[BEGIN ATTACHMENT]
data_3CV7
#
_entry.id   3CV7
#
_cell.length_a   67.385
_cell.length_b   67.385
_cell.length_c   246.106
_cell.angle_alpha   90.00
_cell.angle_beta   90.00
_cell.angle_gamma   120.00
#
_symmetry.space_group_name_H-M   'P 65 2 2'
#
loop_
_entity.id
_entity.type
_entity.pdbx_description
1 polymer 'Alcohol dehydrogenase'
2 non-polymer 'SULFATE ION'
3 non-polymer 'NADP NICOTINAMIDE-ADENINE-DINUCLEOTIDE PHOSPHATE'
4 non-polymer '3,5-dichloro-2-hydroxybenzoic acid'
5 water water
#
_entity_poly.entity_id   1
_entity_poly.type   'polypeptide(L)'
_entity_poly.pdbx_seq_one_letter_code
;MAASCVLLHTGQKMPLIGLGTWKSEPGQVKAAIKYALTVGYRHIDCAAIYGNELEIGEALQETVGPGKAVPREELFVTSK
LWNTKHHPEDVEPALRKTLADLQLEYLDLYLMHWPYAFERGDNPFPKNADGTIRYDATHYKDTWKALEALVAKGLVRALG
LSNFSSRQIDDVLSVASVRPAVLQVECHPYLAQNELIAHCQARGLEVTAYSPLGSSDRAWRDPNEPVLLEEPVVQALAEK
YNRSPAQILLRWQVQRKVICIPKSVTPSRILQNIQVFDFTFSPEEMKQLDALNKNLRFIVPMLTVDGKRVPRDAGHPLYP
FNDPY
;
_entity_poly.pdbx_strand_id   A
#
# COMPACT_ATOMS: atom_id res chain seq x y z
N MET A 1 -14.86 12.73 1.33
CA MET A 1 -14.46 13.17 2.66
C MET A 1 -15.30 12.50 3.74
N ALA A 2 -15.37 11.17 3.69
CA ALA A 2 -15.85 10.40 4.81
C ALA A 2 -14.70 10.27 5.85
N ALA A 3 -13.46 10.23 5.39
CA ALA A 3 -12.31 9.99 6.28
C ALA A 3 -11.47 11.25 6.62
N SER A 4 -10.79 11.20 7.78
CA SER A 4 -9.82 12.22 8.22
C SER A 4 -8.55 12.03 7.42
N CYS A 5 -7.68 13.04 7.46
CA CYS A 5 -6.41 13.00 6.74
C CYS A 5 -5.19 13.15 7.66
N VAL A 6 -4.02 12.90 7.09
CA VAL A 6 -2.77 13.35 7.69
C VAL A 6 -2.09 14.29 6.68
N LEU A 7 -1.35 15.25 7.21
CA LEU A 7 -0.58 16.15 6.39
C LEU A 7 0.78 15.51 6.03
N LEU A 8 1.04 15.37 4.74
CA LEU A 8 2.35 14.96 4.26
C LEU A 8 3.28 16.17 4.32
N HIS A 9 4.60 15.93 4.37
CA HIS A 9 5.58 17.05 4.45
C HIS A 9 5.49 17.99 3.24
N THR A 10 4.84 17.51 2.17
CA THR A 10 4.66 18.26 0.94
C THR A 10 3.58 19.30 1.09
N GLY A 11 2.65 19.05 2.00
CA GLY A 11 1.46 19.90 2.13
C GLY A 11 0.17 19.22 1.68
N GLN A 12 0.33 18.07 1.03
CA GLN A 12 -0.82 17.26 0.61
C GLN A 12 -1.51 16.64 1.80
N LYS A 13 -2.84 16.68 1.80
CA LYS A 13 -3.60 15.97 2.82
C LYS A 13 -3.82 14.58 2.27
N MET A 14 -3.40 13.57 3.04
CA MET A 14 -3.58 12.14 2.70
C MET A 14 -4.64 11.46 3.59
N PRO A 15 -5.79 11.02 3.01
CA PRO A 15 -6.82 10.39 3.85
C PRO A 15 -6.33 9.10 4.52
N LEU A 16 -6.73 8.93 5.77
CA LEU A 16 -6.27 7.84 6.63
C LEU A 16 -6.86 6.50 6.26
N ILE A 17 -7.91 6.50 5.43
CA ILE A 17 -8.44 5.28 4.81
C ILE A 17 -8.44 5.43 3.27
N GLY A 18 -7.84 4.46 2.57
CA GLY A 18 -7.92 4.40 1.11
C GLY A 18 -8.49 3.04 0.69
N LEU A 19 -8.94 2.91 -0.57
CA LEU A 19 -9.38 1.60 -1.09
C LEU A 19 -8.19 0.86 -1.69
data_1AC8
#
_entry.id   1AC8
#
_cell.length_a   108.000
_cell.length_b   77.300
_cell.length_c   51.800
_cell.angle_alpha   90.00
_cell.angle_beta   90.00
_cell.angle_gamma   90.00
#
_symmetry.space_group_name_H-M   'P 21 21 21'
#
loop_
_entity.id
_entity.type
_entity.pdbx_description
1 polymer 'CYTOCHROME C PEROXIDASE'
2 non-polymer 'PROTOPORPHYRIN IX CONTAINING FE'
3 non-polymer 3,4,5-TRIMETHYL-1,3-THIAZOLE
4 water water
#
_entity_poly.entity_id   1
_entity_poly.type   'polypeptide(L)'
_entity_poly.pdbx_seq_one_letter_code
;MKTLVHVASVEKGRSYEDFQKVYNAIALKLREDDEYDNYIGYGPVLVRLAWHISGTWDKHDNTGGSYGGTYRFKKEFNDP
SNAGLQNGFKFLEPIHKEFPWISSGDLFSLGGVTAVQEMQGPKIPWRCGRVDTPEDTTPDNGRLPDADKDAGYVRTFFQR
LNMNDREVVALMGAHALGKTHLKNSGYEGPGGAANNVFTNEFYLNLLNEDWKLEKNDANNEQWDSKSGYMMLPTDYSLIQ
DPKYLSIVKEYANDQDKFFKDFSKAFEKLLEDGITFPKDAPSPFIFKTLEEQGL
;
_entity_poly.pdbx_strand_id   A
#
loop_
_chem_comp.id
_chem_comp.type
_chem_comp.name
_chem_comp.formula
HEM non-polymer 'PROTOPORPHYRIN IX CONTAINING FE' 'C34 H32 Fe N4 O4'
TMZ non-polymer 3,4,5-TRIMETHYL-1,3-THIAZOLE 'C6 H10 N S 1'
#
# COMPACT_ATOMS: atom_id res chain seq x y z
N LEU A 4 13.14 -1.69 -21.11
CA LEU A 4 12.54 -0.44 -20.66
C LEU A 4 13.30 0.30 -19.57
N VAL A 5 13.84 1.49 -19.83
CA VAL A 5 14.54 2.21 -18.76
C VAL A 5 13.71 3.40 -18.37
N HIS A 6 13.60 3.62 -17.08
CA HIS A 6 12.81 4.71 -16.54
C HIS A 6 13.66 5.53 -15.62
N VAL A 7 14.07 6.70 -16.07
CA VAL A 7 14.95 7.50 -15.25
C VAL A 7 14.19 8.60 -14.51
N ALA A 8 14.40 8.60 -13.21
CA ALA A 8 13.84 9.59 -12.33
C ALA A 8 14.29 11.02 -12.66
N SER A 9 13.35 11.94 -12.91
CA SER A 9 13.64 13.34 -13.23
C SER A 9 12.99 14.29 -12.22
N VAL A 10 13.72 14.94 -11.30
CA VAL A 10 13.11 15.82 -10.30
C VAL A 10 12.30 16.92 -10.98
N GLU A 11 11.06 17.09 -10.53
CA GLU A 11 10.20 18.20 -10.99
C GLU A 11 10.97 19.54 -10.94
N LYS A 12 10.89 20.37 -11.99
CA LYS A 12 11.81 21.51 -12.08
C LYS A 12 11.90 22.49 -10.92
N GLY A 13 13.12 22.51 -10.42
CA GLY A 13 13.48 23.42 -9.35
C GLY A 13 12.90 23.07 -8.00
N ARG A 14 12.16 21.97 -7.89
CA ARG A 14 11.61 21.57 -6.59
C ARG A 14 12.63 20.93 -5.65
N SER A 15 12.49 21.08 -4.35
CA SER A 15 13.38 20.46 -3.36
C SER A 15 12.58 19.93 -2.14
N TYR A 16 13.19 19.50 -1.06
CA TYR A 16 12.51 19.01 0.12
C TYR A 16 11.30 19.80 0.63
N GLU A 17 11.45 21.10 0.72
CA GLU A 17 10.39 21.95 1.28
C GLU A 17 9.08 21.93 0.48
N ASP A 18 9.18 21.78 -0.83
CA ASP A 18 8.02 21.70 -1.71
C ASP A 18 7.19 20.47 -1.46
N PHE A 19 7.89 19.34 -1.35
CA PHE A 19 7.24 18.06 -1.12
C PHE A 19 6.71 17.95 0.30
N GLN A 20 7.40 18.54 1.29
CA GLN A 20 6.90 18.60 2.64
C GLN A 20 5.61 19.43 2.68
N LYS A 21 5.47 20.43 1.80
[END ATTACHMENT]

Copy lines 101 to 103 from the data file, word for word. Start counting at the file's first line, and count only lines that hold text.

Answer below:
_cell.angle_beta   90.00
_cell.angle_gamma   90.00
#